Probing the understanding of menu options


I recently (2006) asked several groups of students how they knew how to find particular menu items in the menu. Some students that I have asked have indicated that they have experienced some logical groupings of the commands, and that helps them. The majority, so far, have "just remembered". My sample size is pretty small, so I'm keen to ask more groups of kids. And one thing that I'll be interested in is whether they find what's in the File menu to be a "logical grouping" - to me, having a working understanding that a program exists within a broader system environment is pretty important (and that the commands to interact with that broader system environment tend to be clustered in the file menu).

I figure that knowing the location of every menu option by rote is ultimately inefficient, and that users should be making some "conceptual" sense of what they find. But what sense, or connections, are they making? And how would these make sense when transitioning into learning a new piece of software?

Here are three questions recently set on a multiple choice test given to approximately 150 Year 8 students:

1. In which menu are you most likely to be able to change the way your document looks?
(a) in the "File" menu
(b) in the "Edit" menu
(c) in the "Format" menu
(d) in the "Window" menu

2. In which menu are you most likely to find the "print" item?
(a) in the "File" menu
(b) in the "Format" menu
(c) in the "Tools" menu
(d) in the "Windows" menu

3. Sue has a set of folders as shown below. Sue wanted to make a new folder titled 'Emails'. Under which menu should she go to make a new folder?
(a) File
(b) Edit
(c) View
(d) Help

What is unusual about the results is that student opinion is in favour of the correct answer for questions 2 and 3 (answer "a" in both cases) but opinion strongly divided among (a), (b) and (c) for question 1. We can then take the view that students would have good reason for believing what they do, therefore, there can be something learnt from probing understanding of question 1.

What I am planning to do is as follows. Gather together 6 to 8 students who are representative of the diversity of opinion on question 1, and have prepared each of these questions on a separate sheet of paper (ie 3 pages for each student).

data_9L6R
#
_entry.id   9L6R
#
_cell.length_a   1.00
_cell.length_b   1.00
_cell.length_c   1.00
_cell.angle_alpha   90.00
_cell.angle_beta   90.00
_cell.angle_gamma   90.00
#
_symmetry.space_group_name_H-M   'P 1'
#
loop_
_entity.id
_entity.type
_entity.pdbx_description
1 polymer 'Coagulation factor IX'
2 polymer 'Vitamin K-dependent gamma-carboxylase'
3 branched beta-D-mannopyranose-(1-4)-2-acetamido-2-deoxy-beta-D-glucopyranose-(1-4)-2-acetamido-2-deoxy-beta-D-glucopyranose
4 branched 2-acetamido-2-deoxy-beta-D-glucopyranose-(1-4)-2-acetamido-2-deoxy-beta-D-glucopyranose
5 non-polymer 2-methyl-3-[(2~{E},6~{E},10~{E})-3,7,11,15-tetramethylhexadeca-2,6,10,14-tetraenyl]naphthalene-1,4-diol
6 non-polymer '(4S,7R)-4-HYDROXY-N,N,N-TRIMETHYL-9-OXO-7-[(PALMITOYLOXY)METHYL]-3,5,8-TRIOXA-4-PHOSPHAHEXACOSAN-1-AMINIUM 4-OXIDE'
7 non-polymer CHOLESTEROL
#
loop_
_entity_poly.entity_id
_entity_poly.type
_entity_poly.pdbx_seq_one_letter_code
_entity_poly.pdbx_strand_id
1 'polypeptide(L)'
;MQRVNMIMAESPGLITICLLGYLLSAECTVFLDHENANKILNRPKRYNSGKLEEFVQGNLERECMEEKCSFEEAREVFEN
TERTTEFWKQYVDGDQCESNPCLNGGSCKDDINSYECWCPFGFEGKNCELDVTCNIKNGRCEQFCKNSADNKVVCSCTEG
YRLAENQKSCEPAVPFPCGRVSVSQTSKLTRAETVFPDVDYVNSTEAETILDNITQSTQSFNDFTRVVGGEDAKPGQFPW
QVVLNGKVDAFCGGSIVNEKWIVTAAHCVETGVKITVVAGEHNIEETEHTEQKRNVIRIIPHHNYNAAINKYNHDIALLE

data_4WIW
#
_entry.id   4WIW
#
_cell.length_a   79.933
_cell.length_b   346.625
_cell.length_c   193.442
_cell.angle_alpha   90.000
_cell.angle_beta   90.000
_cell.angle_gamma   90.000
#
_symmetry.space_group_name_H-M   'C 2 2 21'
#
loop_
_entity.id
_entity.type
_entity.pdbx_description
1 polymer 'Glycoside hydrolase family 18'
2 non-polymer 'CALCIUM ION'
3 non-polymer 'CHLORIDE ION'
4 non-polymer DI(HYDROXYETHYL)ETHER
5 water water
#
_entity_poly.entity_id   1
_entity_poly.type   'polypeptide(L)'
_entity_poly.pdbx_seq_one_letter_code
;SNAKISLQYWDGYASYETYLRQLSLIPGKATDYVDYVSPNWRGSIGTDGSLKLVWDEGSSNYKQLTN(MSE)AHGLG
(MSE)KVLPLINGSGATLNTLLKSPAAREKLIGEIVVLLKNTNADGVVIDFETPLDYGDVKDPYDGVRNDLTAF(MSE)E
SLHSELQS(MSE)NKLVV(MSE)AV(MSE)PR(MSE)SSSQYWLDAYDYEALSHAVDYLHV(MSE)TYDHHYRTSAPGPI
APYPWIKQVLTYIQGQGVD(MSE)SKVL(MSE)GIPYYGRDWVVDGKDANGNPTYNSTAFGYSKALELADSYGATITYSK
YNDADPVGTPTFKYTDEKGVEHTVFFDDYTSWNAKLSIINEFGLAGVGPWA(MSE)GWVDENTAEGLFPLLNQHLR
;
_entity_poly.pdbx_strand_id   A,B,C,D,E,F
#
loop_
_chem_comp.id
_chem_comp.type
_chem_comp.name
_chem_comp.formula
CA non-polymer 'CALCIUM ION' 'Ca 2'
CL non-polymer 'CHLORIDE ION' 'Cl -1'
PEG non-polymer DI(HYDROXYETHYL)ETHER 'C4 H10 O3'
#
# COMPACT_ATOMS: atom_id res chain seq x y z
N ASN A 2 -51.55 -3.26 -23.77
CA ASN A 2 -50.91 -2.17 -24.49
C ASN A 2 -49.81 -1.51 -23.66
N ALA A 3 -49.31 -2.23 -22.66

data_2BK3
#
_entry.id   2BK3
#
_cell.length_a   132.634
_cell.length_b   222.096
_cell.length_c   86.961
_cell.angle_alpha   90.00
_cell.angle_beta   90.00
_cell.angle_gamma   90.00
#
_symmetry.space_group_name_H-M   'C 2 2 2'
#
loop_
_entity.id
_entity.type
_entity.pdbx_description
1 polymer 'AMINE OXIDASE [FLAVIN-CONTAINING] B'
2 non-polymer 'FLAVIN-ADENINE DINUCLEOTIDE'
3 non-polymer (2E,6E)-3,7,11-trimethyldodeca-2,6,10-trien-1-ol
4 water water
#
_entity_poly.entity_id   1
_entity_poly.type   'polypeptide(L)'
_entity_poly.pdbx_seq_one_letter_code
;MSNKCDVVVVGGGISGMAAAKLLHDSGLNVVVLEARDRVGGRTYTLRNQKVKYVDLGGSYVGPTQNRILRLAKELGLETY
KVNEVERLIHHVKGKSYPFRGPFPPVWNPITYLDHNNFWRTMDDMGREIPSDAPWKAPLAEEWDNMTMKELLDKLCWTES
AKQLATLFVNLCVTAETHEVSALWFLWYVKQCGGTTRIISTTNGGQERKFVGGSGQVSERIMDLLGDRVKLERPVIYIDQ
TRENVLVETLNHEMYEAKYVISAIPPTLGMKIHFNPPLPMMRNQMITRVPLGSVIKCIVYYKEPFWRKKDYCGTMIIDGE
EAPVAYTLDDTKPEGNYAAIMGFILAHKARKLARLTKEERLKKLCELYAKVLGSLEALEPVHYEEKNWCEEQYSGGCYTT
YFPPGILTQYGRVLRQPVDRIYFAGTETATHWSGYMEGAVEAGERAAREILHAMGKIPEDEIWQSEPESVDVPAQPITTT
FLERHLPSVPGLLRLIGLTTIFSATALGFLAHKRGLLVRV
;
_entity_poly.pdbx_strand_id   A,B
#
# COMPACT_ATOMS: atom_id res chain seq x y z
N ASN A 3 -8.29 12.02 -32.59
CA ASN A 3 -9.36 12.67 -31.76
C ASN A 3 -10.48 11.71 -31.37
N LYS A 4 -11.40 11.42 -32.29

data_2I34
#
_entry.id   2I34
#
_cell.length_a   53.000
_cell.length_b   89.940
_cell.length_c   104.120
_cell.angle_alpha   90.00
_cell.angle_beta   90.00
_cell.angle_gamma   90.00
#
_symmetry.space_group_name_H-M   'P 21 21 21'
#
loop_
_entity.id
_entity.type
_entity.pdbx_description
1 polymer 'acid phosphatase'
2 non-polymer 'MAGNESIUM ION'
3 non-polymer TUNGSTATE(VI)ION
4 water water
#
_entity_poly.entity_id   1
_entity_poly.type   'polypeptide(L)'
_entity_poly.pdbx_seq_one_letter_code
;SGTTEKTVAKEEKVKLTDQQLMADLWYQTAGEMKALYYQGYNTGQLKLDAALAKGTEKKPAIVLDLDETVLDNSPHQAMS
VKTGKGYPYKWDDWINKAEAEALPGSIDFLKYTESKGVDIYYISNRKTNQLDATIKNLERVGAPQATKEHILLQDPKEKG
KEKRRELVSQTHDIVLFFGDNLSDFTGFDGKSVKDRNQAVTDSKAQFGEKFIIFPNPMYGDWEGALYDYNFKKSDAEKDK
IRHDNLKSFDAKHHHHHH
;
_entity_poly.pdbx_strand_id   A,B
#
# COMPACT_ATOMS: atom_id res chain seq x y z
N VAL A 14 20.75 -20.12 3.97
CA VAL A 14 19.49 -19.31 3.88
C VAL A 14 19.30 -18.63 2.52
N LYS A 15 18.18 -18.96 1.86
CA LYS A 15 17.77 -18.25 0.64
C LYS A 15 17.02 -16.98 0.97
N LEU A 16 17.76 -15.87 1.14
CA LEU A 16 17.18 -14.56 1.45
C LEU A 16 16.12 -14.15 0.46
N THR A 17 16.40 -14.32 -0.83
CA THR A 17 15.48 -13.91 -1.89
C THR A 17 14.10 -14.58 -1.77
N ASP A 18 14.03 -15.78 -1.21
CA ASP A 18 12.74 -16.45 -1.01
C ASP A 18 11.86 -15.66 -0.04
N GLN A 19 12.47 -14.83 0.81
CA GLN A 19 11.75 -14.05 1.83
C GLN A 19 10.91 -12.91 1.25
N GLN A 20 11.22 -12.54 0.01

Stage 1: orientate students to their views by issuing question 2. As them to, privately and personally, commit themselves to a view about what they suggest is the correct answer, and write it down in such a way as no-one else can see it. Then go around the group: each person to state his/her opinion about the correct answer, and why they believe it to be the correct answer. Then ask the students if, by listening to others, they change their view about what might be correct, to go around the group a second time asking if they revised their opinion and why.

Stage 1a: repeat the above for question 3

Stage 2: probe for understanding. Repeat the schedule outlined above for question 1.

What is of interest is "why they believe it to be correct" in the first 'around the group', why they revise their opinion in the second 'around the group' for both stage 1 and stage 2.


wrt question 1 you change the way your document looks by both editing it (eg. copy and paste) and by formatting it. You can also edit your document after opening it through the file menu. So I think I can see why the answer is divided for question 1 between (a), (b) and (c). "... the way your document looks" is a fuzzy phrase.

Web design has now evolved to the point of clear separation of structure (headings, paragraphs, images etc.) and style (margins, colours, fonts, etc.) - even though over 90% of actual pages on the web do not conform to these W3C standards. These things were unclear in the early days of HTML, which initially had lots of formatting tags and attributes many of which are now deprecated.

It's not surprising that users confusing "structural content" (which is edited) and "stylistic appearance" (which is formatted) in Word. I think only those who appreciate the need and reasons for separation of structure, style and behaviour in web pages would be clear about this.

a heading

eg. an <h1> heading can be styled as small in size but still be the most important heading on the page, because it is at the top or has a special colour or background or is centred etc. (Bill June10)

I did a comparison of menu option between MSWord and Open Office Writer.

A couple of discrepancies that stand out:
Feature
MSWord
OO Writer
Page Setup
File > Page Setup
Format > Page
Header & Footer
View > Header and Footer
Insert > Header Insert > Footer
The OO categorisations make more sense to me. Perhaps miscategorisations (or differences of opinion about where things belong) like this are a source of confusion for the user.

But I suppose the striking thing really is how similar the Word and Writer interfaces are. Open Office is mainly mimicking Word. See the interface elements page for links about interfaces that are much more different. (Bill June10)

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